- Bob Holesko, vice president of facilities, HEI Hotels & Resorts: "Show a project's curb appeal and do your own PR." Holesko tells a story about how an article appeared on the front page of a local newspaper with a photo depicting a crane delivering a new HVAC rooftop unit to one of his hotels. "Now, I can say to the financial people, 'Remember when we had that crane on the front page of the paper?' That's free advertising for the company. Anytime you have a crane showing up, get photos. It makes you look good."
- Jim Cooke, national facilities operations manager, Toyota Motor Sales, USA, Inc.: "Don't go back for more money until you can prove your last project is successful." Cooke says that, even if a project demonstrates more modest results than you expected, don't hide those results. Instead, explain the specific reasons why that project wasn't as successful as you might have thought, why it's actually still a success in the grand scheme of things, and the specific reasons why this proposal is different.
Make The Financial Case For Additional Facility Staff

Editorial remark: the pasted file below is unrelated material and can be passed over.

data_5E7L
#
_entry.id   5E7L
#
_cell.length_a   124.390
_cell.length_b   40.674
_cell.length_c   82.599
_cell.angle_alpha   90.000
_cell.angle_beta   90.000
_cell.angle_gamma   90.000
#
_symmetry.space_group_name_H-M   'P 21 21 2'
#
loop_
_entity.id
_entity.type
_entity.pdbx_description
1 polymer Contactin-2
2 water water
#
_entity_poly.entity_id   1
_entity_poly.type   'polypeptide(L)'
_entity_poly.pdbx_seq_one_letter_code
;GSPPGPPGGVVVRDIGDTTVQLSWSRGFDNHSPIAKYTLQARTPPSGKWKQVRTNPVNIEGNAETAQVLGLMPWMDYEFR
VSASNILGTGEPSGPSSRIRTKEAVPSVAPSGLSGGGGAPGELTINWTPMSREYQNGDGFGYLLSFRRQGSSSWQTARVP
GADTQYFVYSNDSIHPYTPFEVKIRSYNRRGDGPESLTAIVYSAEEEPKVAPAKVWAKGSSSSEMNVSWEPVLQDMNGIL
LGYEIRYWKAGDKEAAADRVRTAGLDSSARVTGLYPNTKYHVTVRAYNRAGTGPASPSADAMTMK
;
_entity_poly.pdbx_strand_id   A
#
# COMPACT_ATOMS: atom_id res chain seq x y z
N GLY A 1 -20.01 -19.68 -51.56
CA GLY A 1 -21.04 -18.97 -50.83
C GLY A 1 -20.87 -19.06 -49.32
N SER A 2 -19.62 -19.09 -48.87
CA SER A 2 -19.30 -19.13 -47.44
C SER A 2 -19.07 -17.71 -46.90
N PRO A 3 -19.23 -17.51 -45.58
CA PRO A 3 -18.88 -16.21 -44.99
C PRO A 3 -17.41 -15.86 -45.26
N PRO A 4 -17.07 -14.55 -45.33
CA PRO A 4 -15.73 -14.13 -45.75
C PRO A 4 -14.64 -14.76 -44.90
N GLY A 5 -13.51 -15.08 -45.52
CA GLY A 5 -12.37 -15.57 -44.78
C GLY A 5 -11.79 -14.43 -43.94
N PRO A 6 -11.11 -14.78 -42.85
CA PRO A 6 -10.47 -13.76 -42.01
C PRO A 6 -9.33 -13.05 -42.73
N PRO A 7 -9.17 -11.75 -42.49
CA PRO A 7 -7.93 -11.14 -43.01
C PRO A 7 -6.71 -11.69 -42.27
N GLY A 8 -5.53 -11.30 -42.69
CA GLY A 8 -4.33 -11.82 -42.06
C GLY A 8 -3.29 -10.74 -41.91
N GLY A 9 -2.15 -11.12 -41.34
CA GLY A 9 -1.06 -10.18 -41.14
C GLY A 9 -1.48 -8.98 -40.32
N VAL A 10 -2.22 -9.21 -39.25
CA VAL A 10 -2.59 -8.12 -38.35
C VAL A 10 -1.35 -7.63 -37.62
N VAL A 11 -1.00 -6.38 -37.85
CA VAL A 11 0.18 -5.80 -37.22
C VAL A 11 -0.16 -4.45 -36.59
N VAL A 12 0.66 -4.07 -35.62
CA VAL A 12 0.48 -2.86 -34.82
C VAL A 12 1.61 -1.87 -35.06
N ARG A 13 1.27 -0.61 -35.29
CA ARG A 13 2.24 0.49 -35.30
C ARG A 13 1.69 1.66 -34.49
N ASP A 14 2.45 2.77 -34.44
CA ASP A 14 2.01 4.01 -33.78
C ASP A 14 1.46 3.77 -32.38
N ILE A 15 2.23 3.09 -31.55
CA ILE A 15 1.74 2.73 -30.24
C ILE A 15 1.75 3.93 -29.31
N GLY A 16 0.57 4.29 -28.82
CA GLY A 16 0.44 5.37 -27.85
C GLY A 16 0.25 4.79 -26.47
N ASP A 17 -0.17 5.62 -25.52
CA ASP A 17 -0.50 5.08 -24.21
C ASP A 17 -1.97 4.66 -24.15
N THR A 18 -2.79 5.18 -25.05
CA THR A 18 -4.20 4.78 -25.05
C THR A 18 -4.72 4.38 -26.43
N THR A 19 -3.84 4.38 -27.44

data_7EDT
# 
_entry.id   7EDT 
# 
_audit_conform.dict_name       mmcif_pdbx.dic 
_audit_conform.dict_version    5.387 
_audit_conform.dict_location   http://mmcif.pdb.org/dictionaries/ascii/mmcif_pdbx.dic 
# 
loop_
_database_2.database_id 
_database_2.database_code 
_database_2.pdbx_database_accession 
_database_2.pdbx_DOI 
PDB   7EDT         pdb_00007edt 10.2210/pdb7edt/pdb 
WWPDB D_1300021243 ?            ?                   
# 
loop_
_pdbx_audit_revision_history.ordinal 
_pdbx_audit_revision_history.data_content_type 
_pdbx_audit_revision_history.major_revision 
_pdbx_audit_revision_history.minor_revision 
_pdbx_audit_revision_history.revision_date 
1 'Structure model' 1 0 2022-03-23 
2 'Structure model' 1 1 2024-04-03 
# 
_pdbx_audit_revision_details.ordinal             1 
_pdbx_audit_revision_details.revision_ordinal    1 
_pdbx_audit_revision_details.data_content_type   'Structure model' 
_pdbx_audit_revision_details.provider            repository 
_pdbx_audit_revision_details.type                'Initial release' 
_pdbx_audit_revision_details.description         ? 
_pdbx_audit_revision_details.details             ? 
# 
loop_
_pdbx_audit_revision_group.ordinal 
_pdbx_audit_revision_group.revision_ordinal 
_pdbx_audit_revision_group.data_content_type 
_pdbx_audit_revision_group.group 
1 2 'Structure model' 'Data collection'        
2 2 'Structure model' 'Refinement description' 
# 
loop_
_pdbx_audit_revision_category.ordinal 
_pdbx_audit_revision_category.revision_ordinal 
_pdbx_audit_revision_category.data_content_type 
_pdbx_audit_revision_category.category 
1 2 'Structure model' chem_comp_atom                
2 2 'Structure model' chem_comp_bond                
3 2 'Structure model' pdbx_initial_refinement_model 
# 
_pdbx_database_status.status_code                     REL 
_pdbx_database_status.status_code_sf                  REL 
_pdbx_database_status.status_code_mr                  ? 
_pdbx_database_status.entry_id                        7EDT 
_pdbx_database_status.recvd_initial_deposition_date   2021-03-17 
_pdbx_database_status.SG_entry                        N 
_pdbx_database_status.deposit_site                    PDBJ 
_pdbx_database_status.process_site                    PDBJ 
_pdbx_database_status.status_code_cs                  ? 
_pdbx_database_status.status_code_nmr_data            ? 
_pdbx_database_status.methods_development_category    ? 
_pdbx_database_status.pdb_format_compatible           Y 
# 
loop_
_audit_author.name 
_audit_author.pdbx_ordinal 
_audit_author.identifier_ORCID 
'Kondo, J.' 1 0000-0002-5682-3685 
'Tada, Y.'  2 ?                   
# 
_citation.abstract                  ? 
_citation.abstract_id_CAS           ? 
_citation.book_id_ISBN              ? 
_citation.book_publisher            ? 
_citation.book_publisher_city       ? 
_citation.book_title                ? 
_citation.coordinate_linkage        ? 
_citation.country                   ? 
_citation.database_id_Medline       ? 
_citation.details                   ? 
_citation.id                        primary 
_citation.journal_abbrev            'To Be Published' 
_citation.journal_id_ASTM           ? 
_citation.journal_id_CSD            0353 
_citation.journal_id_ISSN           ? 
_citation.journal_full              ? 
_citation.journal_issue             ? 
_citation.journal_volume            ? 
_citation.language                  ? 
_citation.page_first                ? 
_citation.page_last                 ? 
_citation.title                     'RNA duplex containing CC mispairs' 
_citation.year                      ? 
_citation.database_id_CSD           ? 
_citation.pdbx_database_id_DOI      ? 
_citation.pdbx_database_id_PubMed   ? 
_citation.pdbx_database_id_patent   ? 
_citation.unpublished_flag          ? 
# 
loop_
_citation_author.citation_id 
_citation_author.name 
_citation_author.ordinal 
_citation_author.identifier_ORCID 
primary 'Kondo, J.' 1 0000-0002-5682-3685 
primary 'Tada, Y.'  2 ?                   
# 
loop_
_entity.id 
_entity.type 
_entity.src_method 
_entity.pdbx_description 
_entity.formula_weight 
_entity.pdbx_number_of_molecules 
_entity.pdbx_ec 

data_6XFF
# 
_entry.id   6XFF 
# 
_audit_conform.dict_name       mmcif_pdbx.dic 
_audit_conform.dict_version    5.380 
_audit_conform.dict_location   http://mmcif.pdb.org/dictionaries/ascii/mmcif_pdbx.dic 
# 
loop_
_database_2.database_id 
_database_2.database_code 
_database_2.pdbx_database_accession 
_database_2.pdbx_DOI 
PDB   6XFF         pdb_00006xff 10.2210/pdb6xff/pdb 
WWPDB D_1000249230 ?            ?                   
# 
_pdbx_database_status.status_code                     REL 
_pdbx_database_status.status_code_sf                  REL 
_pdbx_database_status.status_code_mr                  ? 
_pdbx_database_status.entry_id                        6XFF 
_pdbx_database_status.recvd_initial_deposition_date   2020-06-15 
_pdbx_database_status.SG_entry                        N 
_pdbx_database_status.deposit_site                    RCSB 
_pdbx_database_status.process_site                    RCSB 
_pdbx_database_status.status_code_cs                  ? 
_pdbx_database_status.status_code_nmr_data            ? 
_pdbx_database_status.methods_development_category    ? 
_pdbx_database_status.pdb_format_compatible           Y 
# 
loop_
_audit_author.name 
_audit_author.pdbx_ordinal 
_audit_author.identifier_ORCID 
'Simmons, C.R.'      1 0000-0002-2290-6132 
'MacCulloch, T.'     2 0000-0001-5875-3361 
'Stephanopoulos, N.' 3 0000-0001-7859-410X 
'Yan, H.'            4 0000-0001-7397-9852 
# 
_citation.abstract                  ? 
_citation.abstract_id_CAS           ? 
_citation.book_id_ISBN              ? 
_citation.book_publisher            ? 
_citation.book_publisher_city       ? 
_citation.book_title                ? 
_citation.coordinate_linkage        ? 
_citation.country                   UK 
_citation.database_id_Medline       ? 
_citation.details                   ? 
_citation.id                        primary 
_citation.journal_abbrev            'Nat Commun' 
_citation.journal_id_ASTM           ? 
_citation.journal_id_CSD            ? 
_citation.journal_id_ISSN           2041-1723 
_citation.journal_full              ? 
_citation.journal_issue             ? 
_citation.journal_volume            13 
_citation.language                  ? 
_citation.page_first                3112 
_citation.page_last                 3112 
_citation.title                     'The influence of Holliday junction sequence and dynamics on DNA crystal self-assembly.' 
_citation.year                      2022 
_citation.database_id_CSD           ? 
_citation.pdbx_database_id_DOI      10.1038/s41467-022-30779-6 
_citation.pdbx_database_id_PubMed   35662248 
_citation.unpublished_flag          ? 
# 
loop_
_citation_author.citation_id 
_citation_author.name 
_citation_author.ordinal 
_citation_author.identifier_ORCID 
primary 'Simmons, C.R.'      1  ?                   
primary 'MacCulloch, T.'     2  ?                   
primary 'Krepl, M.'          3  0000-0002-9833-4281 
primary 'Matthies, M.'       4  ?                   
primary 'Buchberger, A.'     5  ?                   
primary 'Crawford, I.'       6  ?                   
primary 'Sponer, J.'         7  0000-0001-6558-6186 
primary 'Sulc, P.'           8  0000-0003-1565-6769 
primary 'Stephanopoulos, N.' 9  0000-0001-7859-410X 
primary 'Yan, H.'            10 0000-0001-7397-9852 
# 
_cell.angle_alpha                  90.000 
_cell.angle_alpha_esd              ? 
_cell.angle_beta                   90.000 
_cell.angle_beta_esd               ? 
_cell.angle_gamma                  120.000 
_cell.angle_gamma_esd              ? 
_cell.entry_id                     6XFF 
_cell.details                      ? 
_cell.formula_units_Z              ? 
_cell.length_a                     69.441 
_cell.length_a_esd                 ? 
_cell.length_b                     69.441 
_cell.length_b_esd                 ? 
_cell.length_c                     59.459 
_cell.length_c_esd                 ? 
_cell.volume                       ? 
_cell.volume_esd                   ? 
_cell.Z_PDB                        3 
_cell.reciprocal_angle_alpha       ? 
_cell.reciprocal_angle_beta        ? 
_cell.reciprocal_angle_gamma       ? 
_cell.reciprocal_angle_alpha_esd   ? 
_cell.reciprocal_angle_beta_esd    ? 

Today's tip from Building Operating Management: Facility managers can boost their chances of getting approval to hire new employees by making the financial case for additional facility staff.
Making the case for an increase in staffing is one of the more difficult proposals facility managers may have to write. That's especially true in a down economy. But it's not impossible and the case should be made on a financial benefit basis, just like any other facility proposal.
"In the case of staffing, you make the case that adding a body will save us X," says John Balzer, vice president, facility planning and development, Froedtert Hospital and Community Health. To do that, though, you have to have pretty detailed numbers of how that will happen. Will you be able to complete a higher percentage of preventive maintenance, which allows equipment to stay in service longer? Will you be able to offer better facility customer service to make building occupants more productive? Will you be able to start a new service or make an existing one (like a BAS) more efficient? It's important to building the answers to those questions out of data.
Another tip is to compare your organization to others, especially those you know your financial folks admire. "This is why your network is important," says Stormy Friday, president of The Friday Group. "Show what other organizations have done and what's working for them in regards to staffing."
Increased staffing may be a back-up plan if a facility equipment proposal doesn't pass or if a facility is aging. For example, Bob Holesko, vice president of facilities, HEI Hotels & Resorts, says that for hotels that haven't been renovated for a while, and thus need more maintenance, "that's when I have a good shot at getting another body."